Posts Tagged ‘A Wonderful Life’

LIVE: “A Wonderful Life” @ Cohoes Music Hall [Berkshire on Stage]

Thursday, December 15th, 2011
(l) John Noble as Potter and(r) Brad Heikes as George Bailey.

(l) John Noble as Potter and(r) Brad Heikes as George Bailey.

Of all the classic Christmas stories, Frank Capra’s A Wonderful Life is the holiday touchstone that best conflates holiday nostalgia with authentic real life situations. The Nutcracker is a bit too sugary, A Christmas Carol typically Victorian, Santaland Diaries is somewhat world weary and sarcastic, but A Wonderful Life hits the Christmas sweet spot perfectly. It has good guys and bad guys, suspense and a happy ending.

Playing at the Cohoes, (NY) Music Hall through December 18, it is the must-see musical of the Christmas season, perfect for families who like celebrating the holiday together. It may deal with grownup themes, but the younger children in the audience were mesmerized by the rapidly changing scenes which were almost cinematic, and the recognizable characters and lively music. For some of the youngsters, it was the first time they saw the Charleston performed live on stage, what fun!

But let’s back up for a moment, for this is a musical with an interesting history.

Click to read the rest at Berkshire on Stage.

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LIVE: “A Wonderful Life” @ Cohoes Music Hall [GailSez]

Thursday, December 15th, 2011
George Bailey (Brad Heikes) surrounded by his adoring family (L to R) Tommy (Aidan Fecko), Zuzu (Belle Babcock), wife Mary (Caroline Galvez), and Beth (Chezmin Sheehan). (Photo: Theresa M. Thibodeau)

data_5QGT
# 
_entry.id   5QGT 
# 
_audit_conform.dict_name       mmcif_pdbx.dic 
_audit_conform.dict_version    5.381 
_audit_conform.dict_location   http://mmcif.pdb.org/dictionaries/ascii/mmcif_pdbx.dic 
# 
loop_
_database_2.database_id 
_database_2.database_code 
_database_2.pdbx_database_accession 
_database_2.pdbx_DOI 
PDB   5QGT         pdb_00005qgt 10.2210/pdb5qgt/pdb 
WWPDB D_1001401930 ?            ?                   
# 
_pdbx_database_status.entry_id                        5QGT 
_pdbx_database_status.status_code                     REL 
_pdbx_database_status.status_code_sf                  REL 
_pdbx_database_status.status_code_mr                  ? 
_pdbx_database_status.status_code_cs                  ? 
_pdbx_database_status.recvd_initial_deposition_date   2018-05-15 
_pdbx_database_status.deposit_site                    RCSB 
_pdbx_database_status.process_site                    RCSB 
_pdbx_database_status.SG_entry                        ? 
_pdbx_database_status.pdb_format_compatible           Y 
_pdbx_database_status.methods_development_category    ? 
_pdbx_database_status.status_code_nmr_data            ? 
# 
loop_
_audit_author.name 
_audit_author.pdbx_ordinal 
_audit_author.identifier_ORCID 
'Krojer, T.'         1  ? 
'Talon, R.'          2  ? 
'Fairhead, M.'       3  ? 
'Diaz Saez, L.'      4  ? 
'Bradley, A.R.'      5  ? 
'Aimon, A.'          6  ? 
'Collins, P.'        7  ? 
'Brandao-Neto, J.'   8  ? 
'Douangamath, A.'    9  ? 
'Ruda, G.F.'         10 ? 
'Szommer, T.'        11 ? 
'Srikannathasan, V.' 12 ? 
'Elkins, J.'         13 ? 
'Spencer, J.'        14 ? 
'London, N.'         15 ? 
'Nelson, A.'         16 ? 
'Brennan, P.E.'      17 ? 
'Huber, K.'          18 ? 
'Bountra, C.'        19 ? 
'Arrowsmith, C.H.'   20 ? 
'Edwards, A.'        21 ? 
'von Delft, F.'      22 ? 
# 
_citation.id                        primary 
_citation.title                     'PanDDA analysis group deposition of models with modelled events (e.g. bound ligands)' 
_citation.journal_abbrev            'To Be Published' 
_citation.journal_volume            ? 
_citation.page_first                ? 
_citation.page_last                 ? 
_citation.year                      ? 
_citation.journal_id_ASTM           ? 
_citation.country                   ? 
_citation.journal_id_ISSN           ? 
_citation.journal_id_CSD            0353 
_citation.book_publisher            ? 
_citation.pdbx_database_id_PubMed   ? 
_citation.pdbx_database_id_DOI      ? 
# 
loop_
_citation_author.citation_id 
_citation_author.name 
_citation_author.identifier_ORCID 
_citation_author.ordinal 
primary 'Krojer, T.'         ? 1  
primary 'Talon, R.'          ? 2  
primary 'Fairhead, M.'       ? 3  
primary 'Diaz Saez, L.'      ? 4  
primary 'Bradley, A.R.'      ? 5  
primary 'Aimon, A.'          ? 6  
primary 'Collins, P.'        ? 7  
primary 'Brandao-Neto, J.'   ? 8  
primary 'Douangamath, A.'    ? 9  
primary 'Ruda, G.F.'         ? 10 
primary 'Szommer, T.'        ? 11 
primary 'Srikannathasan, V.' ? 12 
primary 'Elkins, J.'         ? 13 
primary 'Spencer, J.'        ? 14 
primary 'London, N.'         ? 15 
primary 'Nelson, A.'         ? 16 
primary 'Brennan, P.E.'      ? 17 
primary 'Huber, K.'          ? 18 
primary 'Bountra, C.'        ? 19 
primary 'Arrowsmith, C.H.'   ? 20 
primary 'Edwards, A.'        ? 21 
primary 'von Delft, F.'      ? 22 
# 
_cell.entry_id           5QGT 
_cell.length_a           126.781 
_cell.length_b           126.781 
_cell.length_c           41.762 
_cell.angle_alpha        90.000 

George Bailey (Brad Heikes) surrounded by his adoring family (L to R) Tommy (Aidan Fecko), Zuzu (Belle Babcock), wife Mary (Caroline Galvez), and Beth (Chezmin Sheehan). (Photo: Theresa M. Thibodeau)

I first saw this 1986 Sheldon Harnick/Joe Raposo musical adaptation of Frank Capra’s iconic 1946 film It’s a Wonderful Life in 2006 at NYSTI, and I found it worrisome, as I prepared to see it again at Cohoes, that I had no musical memory of the show except for the lively Charleston number in the first act, which is completely peripheral to the plot.

In the intervening five years I have STILL not managed to watch the film all the way through, so I cannot tell you how this production stacks up to the original in terms of faithfully recreating the look of key scenes. The only one that I am really familiar with is Zuzu at the Christmas tree, and that didn’t look right at all from where I was sitting. But the audience went crazy for adorable Belle Babcock as she proclaimed “Look, Daddy. Teacher says, every time a bell rings an angel gets his wings” and cheered as Clarence (Kelly Briggs) proudly displayed his new pair of pinions.

Only trouble was it took two hours and twenty-five minutes to get to those warm and fuzzy moments – and all that while the story of the continually frustrated and embittered George Bailey was constantly interrupted, bogged down, and side-tracked by a bunch of boring music. There was no music in the film, so there are no familiar tunes that everyone is dying to hear, and sadly Raposo – who penned some of the most memorable music of the late 20th century – failed to come up with any winners here. How could the man who wrote the opening themes for Sesame Street and Three’s Company and such classics as Bein’ Green and C is for Cookie come up a cropper? Possibly because the oh-so-nice people of Bedford Falls, NY, are not nearly as interesting as the Muppets.

Click to read the rest at GailSez.

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